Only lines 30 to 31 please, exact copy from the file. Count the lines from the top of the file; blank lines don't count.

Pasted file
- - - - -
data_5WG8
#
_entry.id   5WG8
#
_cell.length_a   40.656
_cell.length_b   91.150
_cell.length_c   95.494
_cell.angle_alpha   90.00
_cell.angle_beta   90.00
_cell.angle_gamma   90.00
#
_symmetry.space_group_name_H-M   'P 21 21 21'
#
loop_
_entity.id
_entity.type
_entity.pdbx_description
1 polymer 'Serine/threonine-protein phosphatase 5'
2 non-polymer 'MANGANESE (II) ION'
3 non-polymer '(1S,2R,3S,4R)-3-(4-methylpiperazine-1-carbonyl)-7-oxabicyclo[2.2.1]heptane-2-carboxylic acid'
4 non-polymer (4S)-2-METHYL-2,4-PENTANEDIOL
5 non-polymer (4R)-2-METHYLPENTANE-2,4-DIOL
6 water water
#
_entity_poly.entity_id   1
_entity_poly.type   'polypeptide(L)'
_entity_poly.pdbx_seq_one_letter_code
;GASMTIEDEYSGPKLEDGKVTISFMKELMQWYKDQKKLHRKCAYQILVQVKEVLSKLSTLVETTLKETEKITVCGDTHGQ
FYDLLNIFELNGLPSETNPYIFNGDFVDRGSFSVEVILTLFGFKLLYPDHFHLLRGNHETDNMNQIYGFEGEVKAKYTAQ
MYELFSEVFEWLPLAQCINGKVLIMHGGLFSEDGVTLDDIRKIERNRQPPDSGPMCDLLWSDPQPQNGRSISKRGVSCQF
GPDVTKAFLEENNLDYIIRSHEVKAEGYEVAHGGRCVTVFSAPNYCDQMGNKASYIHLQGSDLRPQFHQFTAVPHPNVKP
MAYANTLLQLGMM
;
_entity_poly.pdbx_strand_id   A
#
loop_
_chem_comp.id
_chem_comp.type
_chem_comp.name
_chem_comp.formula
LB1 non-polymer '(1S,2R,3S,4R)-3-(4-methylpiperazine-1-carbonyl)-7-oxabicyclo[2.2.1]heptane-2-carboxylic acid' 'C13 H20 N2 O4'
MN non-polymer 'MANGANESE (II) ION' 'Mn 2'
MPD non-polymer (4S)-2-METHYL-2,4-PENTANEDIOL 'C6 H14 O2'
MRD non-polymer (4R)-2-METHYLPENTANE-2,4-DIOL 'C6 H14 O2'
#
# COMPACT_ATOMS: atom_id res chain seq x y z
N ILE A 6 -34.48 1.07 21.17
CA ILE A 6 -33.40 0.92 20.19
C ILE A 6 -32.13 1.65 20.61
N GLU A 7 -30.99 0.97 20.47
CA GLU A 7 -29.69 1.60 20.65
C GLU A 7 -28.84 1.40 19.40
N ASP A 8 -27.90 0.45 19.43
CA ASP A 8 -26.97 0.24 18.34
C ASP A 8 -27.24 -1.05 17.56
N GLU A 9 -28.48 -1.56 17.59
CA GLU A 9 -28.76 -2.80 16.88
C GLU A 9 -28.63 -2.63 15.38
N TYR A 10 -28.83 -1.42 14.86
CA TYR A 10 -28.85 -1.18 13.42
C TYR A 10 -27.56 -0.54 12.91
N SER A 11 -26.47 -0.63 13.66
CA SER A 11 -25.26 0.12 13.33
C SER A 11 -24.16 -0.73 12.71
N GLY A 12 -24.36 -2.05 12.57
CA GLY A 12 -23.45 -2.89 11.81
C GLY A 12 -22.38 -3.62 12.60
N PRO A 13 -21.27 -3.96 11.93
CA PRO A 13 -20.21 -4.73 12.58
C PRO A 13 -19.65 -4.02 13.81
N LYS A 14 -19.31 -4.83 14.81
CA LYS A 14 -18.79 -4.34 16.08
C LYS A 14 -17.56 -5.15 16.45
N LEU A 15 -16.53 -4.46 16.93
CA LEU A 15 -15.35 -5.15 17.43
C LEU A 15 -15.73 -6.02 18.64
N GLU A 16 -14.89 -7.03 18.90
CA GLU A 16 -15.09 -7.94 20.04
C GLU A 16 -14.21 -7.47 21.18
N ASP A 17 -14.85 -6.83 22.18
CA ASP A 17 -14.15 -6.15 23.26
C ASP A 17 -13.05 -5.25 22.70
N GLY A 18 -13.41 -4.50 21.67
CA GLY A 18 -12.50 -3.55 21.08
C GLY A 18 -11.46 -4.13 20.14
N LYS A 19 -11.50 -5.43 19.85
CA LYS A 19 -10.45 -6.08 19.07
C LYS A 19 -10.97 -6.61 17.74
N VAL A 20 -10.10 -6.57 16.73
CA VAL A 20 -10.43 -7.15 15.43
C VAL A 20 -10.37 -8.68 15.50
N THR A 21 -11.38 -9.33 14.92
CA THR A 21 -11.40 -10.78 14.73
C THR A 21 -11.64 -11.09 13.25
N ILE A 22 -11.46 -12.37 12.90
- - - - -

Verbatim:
MYELFSEVFEWLPLAQCINGKVLIMHGGLFSEDGVTLDDIRKIERNRQPPDSGPMCDLLWSDPQPQNGRSISKRGVSCQF
GPDVTKAFLEENNLDYIIRSHEVKAEGYEVAHGGRCVTVFSAPNYCDQMGNKASYIHLQGSDLRPQFHQFTAVPHPNVKP